There may be a common attitude among players that Gamma World is the game where the world has ended, so you can just blow up whatever you want, and it's best to shoot anything that looks strange. That can make it difficult for a GM who wants to introduce non-combat elements.
GM: "You see what looks like a cyborg. He turns toward you --" Player: "I shoot it." Other player: "Cyborg? I throw a torc grenade at it."
Post by foster1941 on Dec 20, 2016 14:55:15 GMT -5
The budding sociopath in my BITD gaming group was definitely the biggest Gamma World fan. He loved all the heavily artillery, the random rolling for mutations with wildly different power-levels (meaning he could cheat on his rolls to create a "legal" super-character), and the totally lawless environment and nihilistic concept - that there was no earthly or cosmic authority to restrict or judge his actions. I don't think the game is necessarily intended to work that way - both Legion of Gold and Hiero's Journey are centered on pockets of fairly stable civilization - but I don't think it's surprising that a lot of people approached it that way, especially in the wake of The Road Warrior. None of us had read Hiero's Journey back in the 80s, but we'd all seen The Road Warrior.
Post by geneweigel on Dec 20, 2016 16:03:22 GMT -5
Yeah, cryptic alliance thing is not playable. Its like saying at 3rd level you can see if you can join the forces of Gondor, the forces of Rohan, the Forces of Isengard, the Forces of the Old Forest, the Forces of Moria, the forces of Cirith Ungol, the Forces of the Black Gate or the Forces of Rivendell. I mean it sounds cool but after a few "Let's not attack my secret allegiance" the game is going to rot. What they should have done is have all that implied and leave it at that. I think first edition GW is a lot more subtle than 2nd edition with the CA for players. Jim Ward sounded like the kind of GM that entertained backstabbing tomfoolery as an actual game session from what I garnered.
Post by geneweigel on Dec 20, 2016 17:50:40 GMT -5
Maybe if it was more like the alignment system it wouldn't seem so bad like for instance they could have leanings towards certain things instead of it being a specific grouping:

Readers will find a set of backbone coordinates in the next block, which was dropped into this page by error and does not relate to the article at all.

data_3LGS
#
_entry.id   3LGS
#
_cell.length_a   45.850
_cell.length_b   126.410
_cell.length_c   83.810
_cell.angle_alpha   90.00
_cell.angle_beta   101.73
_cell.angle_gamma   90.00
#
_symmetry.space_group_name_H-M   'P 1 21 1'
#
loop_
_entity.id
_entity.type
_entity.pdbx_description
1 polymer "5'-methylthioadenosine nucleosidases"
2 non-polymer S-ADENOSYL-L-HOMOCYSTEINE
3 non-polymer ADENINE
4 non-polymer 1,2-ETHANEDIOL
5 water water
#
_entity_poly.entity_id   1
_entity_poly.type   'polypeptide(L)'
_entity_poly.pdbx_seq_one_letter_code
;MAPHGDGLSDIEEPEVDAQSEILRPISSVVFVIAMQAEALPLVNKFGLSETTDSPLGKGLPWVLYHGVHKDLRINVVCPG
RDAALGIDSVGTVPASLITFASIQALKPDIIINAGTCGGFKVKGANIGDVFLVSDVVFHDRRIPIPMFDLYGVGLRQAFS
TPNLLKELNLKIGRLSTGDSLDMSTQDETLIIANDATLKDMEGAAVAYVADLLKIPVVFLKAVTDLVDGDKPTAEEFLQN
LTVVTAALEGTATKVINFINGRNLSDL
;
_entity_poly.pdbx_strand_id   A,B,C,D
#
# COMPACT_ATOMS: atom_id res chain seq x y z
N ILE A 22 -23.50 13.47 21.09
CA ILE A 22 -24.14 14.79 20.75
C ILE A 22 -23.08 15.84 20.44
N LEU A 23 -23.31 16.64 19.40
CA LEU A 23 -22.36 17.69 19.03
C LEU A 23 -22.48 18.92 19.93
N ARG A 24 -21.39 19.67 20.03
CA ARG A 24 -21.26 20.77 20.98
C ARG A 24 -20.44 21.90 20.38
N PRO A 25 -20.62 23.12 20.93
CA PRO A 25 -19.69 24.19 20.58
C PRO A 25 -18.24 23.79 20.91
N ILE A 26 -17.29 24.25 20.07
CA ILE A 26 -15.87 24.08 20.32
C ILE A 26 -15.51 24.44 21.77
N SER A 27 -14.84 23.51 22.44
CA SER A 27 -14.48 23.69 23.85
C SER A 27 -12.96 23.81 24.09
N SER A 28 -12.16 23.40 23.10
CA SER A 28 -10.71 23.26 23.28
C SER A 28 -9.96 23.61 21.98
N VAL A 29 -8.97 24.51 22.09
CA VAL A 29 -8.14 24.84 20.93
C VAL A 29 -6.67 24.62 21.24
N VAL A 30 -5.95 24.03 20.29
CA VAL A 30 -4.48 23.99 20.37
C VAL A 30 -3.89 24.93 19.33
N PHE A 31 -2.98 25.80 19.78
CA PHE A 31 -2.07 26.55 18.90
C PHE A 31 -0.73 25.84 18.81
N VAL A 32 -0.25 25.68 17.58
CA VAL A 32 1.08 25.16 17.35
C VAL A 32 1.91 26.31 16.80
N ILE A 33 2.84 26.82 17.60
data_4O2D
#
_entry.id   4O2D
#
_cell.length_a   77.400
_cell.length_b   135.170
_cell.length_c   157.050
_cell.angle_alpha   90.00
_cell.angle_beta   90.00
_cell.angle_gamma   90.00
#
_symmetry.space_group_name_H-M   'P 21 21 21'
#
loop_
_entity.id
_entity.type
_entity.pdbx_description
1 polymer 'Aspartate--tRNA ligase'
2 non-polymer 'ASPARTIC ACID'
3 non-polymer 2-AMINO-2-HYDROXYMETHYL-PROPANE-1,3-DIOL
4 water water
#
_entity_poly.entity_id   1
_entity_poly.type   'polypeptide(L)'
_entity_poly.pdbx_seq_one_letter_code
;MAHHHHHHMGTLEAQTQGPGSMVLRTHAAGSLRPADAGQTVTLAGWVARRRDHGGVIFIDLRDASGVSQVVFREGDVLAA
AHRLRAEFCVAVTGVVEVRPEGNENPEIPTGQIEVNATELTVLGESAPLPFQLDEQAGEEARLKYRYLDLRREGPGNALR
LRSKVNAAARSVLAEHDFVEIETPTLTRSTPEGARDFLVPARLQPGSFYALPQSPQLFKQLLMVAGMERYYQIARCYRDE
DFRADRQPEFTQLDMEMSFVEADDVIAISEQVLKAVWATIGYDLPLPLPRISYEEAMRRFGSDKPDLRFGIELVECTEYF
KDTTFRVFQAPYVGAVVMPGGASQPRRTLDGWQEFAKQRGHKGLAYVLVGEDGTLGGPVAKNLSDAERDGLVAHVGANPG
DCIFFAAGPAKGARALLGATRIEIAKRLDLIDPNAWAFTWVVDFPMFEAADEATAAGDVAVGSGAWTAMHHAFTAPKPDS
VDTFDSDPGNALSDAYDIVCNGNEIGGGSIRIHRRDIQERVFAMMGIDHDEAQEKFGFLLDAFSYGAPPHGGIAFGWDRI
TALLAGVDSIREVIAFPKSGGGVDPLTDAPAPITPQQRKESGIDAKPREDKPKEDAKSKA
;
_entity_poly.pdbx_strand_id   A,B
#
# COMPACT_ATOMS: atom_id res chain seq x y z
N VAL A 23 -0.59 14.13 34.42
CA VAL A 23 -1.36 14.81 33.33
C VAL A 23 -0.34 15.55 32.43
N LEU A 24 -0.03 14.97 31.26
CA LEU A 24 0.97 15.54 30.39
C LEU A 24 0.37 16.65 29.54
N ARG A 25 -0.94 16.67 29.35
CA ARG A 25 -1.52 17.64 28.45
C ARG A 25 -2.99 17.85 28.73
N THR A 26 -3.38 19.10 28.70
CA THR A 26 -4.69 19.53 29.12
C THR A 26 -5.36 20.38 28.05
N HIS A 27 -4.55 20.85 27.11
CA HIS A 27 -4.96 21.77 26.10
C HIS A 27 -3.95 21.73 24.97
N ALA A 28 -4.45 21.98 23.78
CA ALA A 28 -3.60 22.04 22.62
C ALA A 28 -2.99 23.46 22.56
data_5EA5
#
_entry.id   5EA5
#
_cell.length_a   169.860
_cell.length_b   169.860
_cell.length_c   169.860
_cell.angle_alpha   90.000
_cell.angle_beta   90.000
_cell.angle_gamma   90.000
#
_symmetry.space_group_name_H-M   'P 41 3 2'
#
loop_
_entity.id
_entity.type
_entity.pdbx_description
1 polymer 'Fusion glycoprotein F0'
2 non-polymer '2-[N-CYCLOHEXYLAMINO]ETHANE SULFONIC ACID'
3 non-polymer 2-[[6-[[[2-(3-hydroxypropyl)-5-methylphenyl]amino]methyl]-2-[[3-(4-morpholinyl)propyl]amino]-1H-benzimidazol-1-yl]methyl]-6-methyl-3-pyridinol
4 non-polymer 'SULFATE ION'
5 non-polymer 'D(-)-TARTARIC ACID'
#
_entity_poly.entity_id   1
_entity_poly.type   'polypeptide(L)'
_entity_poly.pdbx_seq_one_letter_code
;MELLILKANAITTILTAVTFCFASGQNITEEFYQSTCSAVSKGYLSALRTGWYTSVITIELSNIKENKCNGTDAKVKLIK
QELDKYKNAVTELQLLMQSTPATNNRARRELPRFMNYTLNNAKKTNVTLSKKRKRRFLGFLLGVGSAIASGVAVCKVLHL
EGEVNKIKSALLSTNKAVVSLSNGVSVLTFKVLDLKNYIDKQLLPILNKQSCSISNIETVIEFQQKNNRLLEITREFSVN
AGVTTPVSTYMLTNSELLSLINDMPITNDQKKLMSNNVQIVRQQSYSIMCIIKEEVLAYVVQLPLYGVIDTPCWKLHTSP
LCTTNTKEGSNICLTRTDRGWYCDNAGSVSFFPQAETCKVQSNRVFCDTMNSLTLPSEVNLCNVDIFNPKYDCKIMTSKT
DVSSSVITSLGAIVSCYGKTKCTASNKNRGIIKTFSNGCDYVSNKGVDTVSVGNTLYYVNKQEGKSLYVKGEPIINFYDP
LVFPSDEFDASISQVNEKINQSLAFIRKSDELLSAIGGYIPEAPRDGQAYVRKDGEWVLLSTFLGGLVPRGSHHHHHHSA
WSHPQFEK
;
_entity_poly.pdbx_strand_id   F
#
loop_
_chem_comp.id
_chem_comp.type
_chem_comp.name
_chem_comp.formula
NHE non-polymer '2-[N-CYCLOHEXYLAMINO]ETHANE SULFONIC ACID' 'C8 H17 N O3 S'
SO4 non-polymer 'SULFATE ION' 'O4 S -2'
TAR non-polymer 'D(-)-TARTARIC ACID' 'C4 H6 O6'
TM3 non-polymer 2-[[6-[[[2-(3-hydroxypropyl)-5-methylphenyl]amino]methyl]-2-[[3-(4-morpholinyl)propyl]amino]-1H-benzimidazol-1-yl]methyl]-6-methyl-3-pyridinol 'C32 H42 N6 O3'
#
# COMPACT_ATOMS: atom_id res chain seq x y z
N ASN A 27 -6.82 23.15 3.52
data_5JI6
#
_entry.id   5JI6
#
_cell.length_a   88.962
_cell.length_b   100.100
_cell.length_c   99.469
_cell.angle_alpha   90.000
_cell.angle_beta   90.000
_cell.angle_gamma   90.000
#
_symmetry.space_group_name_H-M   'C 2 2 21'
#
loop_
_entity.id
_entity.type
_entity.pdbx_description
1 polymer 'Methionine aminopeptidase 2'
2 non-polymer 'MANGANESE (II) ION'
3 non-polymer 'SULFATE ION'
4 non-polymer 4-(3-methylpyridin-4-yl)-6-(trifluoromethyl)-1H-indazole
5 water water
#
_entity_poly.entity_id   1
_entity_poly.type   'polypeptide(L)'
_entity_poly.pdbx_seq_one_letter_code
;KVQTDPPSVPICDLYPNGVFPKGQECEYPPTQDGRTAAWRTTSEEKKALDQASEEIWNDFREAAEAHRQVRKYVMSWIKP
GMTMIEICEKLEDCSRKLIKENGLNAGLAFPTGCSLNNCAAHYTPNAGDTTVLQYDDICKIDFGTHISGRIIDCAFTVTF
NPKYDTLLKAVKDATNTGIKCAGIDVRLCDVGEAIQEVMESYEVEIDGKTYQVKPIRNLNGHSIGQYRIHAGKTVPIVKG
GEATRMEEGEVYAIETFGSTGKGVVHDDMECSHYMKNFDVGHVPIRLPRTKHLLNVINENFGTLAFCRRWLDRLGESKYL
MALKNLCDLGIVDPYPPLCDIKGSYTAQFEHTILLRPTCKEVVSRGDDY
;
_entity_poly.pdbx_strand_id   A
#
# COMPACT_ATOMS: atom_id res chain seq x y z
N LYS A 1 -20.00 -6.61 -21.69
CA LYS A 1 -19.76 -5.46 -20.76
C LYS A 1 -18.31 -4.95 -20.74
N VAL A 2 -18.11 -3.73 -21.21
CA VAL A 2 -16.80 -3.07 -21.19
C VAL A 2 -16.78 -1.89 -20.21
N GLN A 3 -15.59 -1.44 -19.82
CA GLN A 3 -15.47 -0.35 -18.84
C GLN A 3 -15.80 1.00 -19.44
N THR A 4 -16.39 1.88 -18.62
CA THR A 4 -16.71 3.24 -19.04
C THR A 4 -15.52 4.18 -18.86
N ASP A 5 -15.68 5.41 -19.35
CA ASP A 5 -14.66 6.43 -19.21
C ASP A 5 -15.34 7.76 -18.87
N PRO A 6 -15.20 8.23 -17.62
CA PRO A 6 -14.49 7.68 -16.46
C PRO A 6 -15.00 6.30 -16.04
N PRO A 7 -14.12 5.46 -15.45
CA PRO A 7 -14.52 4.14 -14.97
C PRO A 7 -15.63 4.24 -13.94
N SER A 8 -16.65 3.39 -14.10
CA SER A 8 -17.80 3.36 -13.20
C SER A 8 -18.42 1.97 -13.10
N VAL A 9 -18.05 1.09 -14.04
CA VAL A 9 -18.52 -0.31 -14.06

Archivists (Servants of the Eye) Superficial Antique Collectors Brotherhood of Thought (The Brotherhood) Peace and good Followers of the Voice (Programmers) Machine worshippers Friends of Entropy (The Red Death)Murderous Nihilists Healers (The White Hand) Monks with Medicine Knights of Genetic Purity (Purists) Eugenists Radioactivists Mutation addicts Restorationists Advanced Traditionalists The Created (Machinists) Killer machines The Iron Society (Mutationists) Malgenists Seekers (New Dawn) Anti-tech traditionalists Zoopremisists (Animal Liberation Front) Anti-human animals
One of the main things that I did as GM was coe up with a lot of twisted future wihtout the CAs as a crutch thats probably why it lasted as long as it did which was solidly 1984 to 1989 after GW 4th edition it got derailed. 3rd edition was largely ignored but the 4th edition seemed very colorful enough to lure us all in and assassinate our interest in the detail.
Post by foster1941 on Dec 20, 2016 19:17:38 GMT -5
Due to an accident of circumstance (i.e. I found a copy of it in a used bookstore that was cheaper than buying it new) we played Gamma World using the 1st edition rules, which I understand placed less emphasis on the CAs than later editions (IIRC they were covered in 1-2 pages that just gave a one-paragraph description of each one). I don't recall any players ever having the idea to try to join one of them. Rather, they were just background detail, a source of helpful and/or inimical NPCs. That said, our GW games were very unsophisticated and I don't think we ever revisited it after about 1987 (even though that one player I mentioned before always wanted to and would occasionally bring it up).
Post by geneweigel on Dec 20, 2016 21:03:50 GMT -5
This is a major difference between GW 1E and 2E:
PAGE 23 of the GW 2E ADVENTURE BOOKLET
"HOW TO RANK AFFECTS"
4) Characters of Rank 3 or higher may elect to join a Cryptic Alliance. A character may try once per month per Rank above 3 to join a Cryptic Alliance. Thus, a Rank 4 character could try twice to join a particular Cryptic Alliance in a given month. For each such attempt, the GM rolls d% and consults the description in PART IV of the Cryptic Alliance being joined. The Type section of each Cryptic Alliance description includes a percentage chance for each character type that the Cryptic Alliance will accept a character of that type as a member. If the percentage dice roll for the character's attempt at joining the Cryptic Alliance is less than or equal to the percentage chance given in this section for his character type, the character is immediately accepted into membership. If not, the character may try again if he has sufficient Rank. If he does not have sufficient Rank, he must wait one month (30 days) before trying again. A character may try to join only one Cryptic Alliance in a 3- month period. If he is turned down by one Cryptic Alliance during that period, he must wait at least 3 months before applying for membership in another Cryptic Alliance. Immediately upon joining a Cryptic Alliance, a character treats that Cryptic Alliance as the community of which he is a member. He may no longer be considered a member of his former community.
Then at the beginning of the next area on the same page:
"COMMUNITIES AND CRYPTIC ALLIANCES"
In general, a character cannot change the community of which he is a member except by joining a Cryptic Alliance
This is definitely a major thing to do with your "status" another new feature.
I only played Gamma World once. Didn't own it back in the day. The only kid in our clique only tried running it once. I've owned it for years now, but haven't played it yet. Gaming times is so limited and I have such big, unfulfilled plans for my D&D campaign.
Post by geneweigel on Dec 20, 2016 23:28:51 GMT -5